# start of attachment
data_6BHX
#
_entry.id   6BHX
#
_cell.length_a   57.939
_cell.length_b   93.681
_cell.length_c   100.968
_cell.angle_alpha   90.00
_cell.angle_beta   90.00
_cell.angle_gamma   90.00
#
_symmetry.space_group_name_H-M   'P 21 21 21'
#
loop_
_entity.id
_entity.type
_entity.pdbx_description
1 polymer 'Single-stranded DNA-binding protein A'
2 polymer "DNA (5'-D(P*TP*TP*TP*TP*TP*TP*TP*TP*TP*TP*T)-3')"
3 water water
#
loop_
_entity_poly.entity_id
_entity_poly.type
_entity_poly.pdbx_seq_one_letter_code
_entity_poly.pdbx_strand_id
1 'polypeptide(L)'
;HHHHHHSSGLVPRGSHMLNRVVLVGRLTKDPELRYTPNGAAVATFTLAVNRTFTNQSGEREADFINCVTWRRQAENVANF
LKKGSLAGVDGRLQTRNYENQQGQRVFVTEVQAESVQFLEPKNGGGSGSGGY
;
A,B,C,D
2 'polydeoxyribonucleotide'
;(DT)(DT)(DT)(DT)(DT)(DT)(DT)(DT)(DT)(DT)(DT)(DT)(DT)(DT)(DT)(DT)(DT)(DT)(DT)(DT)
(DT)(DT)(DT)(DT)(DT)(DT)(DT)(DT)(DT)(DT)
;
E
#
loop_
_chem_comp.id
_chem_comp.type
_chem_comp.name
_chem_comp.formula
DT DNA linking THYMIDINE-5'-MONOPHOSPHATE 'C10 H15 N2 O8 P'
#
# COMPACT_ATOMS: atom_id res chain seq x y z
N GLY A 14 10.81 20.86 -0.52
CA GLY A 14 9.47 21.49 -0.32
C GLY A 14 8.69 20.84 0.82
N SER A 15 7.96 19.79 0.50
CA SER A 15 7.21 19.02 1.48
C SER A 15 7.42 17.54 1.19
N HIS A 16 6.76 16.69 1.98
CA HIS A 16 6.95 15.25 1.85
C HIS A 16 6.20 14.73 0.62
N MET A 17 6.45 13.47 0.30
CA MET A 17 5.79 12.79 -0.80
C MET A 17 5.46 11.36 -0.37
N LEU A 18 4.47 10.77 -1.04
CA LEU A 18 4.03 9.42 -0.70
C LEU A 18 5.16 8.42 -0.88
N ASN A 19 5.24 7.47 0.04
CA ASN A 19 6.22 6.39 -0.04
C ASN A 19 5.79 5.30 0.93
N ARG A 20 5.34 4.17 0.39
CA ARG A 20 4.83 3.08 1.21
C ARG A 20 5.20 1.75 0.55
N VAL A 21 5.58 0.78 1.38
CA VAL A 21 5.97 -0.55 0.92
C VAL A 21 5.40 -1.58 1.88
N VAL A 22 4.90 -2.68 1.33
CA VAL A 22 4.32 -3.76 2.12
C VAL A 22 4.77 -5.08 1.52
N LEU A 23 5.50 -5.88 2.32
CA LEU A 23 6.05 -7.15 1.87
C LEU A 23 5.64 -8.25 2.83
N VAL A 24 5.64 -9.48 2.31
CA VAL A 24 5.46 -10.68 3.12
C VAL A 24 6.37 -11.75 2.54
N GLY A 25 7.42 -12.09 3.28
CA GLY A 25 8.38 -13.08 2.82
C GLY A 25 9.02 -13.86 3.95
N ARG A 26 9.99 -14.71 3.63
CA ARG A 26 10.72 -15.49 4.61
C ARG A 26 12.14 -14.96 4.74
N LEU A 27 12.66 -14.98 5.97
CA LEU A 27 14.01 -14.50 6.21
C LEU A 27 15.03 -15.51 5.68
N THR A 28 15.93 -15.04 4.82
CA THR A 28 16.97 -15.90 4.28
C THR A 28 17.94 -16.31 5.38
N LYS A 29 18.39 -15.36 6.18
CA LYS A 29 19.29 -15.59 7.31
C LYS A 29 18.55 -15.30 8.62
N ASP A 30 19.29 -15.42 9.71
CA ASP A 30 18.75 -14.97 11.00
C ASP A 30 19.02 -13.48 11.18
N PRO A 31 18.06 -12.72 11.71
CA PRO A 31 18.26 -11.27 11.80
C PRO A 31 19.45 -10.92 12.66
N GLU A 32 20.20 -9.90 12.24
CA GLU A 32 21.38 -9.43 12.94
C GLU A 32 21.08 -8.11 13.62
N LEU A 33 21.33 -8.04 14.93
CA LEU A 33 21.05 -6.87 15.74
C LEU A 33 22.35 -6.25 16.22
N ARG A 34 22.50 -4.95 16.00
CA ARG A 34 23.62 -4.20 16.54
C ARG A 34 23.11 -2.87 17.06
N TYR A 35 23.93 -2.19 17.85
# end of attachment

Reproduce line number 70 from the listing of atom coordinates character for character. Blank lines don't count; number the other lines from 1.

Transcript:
N VAL A 22 4.90 -2.68 1.33